Christopher A. Pissarides
“I know you worry about the deficit but I think you worry about it too much. Keynesianism of the kind that guided policy after the Second World War no longer works, but there are still lessons in it for us. Worrying too much about the deficit in a recession makes the recession worse…Let me emphasize that we do need a plan for deficit reduction. But it does not have to start so soon—when the economy is still in recession—go so deep and be so inflexible.
Your approach to deficit reduction reminds me of Margaret Thatcher’s approach to reducing inflation. She was right to be worried about it, and the reforms that she introduced were badly needed. But she squeezed the economy so much, in such a short period of time, that she caused a severe—and unnecessary—recession. It took almost ten years for unemployment to recover. I fear that the way you are squeezing the economy now will have similar consequences. It will slow down the recovery and may even cause a double-dip recession.”
From his letter to the Chancellor of the Exchequer, 2011
Christopher A. Pissarides was born in 1948 in Nicosia, Cyprus, but he is known as a British-Cypriot economist. He chose to study economics because “….like many well-off Cypriots, I went to London to study for a degree in economics. I wanted to study architecture, but because of my father’s business my parents persuaded me to try economics or accounting. My love at school was mathematics, but it was not considered to be a good profession for a young man, with which I agreed. When I tried economics I liked it, so I decided to pursue my studies in it.”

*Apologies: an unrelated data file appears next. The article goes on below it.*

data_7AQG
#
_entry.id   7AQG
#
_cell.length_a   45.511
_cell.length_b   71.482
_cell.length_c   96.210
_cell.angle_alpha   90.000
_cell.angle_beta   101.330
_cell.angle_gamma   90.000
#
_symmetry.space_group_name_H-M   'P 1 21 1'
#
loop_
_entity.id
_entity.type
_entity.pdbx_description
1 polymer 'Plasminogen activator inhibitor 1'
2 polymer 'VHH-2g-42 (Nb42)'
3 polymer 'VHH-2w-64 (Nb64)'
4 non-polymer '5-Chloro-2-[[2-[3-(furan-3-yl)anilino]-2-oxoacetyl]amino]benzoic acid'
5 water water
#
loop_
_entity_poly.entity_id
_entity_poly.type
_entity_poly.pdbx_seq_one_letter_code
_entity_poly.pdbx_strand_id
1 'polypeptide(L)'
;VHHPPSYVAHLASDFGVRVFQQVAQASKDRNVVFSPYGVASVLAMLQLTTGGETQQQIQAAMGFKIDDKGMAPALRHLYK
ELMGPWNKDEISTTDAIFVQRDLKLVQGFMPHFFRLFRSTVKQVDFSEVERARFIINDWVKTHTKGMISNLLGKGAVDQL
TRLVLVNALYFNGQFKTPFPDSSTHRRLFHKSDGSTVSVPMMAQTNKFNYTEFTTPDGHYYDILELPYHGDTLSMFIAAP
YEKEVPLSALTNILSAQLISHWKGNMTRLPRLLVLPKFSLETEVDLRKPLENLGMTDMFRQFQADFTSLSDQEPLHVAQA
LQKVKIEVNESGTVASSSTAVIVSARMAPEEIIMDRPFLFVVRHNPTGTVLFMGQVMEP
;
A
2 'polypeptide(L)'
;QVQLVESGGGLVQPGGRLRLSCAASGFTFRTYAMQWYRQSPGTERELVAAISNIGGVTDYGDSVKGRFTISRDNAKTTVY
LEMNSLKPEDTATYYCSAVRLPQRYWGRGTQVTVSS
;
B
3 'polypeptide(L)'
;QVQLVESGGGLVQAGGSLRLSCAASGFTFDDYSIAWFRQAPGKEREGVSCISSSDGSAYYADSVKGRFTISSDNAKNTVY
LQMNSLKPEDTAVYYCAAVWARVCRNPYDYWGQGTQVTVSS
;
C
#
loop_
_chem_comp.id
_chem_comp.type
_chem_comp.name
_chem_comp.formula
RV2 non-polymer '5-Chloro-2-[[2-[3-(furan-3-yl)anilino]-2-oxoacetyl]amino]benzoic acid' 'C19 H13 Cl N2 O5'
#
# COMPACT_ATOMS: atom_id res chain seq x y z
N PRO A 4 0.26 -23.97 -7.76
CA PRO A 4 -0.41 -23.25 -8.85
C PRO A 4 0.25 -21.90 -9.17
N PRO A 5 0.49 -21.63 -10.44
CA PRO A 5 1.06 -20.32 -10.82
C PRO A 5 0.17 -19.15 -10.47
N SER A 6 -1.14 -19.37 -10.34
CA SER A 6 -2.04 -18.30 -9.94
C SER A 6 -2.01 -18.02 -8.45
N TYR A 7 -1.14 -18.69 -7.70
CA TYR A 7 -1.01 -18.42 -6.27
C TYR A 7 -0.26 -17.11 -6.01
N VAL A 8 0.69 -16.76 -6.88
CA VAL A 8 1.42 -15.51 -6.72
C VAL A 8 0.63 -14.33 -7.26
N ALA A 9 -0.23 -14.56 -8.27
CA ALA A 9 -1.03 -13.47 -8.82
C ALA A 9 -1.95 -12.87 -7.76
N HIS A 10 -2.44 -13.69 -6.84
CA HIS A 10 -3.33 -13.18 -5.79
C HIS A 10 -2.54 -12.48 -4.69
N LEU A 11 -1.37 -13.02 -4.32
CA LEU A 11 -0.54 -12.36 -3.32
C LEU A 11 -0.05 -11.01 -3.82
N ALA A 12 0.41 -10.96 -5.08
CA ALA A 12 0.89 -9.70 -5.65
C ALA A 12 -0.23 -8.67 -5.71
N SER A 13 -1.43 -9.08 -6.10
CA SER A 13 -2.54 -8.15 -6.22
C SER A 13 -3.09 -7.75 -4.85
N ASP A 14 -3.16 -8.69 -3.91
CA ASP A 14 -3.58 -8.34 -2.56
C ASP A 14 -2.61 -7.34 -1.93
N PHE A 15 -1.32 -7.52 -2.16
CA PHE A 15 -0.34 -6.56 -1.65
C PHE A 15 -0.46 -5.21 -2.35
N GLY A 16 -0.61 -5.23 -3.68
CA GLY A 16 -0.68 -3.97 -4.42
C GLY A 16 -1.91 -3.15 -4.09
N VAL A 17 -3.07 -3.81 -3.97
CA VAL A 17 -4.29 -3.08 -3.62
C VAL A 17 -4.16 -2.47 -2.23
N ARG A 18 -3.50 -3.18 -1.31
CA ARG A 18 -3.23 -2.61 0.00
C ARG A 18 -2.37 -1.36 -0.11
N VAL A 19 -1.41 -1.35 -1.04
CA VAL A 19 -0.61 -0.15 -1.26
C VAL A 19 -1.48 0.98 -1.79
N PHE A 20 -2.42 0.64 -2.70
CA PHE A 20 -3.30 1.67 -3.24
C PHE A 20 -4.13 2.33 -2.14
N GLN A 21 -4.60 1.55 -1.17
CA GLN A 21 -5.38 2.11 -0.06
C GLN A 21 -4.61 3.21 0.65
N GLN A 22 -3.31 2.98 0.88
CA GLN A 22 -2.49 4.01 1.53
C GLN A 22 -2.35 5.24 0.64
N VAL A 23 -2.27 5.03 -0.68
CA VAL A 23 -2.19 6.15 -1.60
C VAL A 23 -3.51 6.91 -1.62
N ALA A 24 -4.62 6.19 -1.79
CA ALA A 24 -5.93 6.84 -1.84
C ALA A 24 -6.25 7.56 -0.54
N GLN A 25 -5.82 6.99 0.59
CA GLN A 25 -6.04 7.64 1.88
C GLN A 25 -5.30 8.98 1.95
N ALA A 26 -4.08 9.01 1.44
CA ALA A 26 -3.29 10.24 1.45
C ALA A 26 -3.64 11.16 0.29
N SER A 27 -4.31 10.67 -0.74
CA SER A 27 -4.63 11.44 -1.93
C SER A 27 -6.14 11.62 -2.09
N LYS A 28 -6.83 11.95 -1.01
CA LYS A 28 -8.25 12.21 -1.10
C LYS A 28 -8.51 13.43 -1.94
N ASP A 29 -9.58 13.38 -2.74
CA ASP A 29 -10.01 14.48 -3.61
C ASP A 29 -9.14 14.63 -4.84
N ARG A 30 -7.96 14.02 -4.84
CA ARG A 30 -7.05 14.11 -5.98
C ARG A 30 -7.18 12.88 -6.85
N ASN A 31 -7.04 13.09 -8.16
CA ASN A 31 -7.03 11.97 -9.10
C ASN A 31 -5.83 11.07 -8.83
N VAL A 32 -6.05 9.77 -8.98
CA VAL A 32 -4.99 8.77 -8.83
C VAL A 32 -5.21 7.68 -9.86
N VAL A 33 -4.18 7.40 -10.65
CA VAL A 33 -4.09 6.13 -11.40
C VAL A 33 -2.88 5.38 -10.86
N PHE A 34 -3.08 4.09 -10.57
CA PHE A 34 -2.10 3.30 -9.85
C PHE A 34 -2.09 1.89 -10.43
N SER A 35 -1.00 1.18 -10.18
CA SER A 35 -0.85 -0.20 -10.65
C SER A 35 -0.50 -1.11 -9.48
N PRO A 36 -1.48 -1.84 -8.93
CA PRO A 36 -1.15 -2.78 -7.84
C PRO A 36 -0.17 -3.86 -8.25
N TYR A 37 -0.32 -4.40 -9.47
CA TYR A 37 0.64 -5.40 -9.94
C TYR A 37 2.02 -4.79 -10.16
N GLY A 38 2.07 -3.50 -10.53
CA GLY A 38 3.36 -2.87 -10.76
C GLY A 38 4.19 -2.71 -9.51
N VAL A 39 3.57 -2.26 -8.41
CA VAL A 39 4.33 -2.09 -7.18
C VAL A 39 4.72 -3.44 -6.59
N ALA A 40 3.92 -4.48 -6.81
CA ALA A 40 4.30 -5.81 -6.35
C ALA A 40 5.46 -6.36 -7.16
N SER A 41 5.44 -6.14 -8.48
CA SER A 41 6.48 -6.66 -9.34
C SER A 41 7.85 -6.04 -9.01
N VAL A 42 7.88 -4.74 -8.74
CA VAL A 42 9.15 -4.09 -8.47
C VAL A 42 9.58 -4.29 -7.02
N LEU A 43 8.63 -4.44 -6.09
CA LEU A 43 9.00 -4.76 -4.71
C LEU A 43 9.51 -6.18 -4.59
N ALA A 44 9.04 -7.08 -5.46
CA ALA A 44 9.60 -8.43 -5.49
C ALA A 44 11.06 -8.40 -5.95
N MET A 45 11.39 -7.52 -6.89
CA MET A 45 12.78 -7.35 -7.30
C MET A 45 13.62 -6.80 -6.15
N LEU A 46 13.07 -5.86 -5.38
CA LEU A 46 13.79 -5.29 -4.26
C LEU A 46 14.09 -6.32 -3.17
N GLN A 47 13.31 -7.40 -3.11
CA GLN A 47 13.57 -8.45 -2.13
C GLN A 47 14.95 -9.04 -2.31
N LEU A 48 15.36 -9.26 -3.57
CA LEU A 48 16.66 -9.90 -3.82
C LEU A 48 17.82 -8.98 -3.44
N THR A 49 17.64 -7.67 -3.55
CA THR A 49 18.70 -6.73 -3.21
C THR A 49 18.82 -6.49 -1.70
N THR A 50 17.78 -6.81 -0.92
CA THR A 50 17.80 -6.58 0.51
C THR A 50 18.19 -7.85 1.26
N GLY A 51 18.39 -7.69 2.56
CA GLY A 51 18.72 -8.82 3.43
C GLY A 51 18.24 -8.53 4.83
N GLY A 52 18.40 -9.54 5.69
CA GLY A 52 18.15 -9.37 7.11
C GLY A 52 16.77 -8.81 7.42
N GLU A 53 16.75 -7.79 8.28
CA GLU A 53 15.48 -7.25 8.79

Studying in England, he earned his bachelor’s (1970) and master’s (1971) degrees in economics from the University of Essex. He continued his studies in England and received his Ph.D. (1973) from London School of Economics. Upon graduation he went to Cyprus and served in the Economic Research Department of the Central Bank of Cyprus for a year. Then, he went back to England and began working as a lecturer at University of Southampton, and then at the LSE, a position which he has held ever since.
Pissarides has spent most of his career studying the economics of unemployment. His most famous paper, ‘Job Creation and Job Destruction in the Theory of Unemployment’, was the beginning of his cooperation with Dale T. Mortensen. Together, they introduced the Mortensen-Pissarides model.
In 2010, Christopher Pissarides shared the Nobel Prize in Economics with Peter A. Diamond and Dale Mortensen for their analysis of markets with search frictions. According to the Nobel Committee, “…the Laureates’ models help us understand the ways in which unemployment, job vacancies, and wages are affected by regulation and economic policy. This may refer to benefit levels in unemployment insurance or rules in regard to hiring and firing. One conclusion is that more generous unemployment benefits give rise to higher unemployment and longer search times.”